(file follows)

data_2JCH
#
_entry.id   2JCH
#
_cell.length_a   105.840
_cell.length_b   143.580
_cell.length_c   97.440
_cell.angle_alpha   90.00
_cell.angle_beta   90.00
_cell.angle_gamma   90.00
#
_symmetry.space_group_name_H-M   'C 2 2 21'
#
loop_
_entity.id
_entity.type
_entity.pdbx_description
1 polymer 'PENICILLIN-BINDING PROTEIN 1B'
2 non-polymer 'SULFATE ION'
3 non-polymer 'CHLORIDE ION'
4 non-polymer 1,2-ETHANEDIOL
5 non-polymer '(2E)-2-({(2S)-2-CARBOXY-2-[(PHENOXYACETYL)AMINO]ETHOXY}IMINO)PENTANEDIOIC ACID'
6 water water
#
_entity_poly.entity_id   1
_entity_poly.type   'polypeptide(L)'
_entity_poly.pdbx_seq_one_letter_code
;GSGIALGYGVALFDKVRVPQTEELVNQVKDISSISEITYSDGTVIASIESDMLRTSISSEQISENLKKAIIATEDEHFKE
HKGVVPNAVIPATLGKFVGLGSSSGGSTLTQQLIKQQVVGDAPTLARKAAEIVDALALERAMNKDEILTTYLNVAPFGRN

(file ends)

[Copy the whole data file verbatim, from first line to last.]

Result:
data_2JCH
#
_entry.id   2JCH
#
_cell.length_a   105.840
_cell.length_b   143.580
_cell.length_c   97.440
_cell.angle_alpha   90.00
_cell.angle_beta   90.00
_cell.angle_gamma   90.00
#
_symmetry.space_group_name_H-M   'C 2 2 21'
#
loop_
_entity.id
_entity.type
_entity.pdbx_description
1 polymer 'PENICILLIN-BINDING PROTEIN 1B'
2 non-polymer 'SULFATE ION'
3 non-polymer 'CHLORIDE ION'
4 non-polymer 1,2-ETHANEDIOL
5 non-polymer '(2E)-2-({(2S)-2-CARBOXY-2-[(PHENOXYACETYL)AMINO]ETHOXY}IMINO)PENTANEDIOIC ACID'
6 water water
#
_entity_poly.entity_id   1
_entity_poly.type   'polypeptide(L)'
_entity_poly.pdbx_seq_one_letter_code
;GSGIALGYGVALFDKVRVPQTEELVNQVKDISSISEITYSDGTVIASIESDMLRTSISSEQISENLKKAIIATEDEHFKE
HKGVVPNAVIPATLGKFVGLGSSSGGSTLTQQLIKQQVVGDAPTLARKAAEIVDALALERAMNKDEILTTYLNVAPFGRN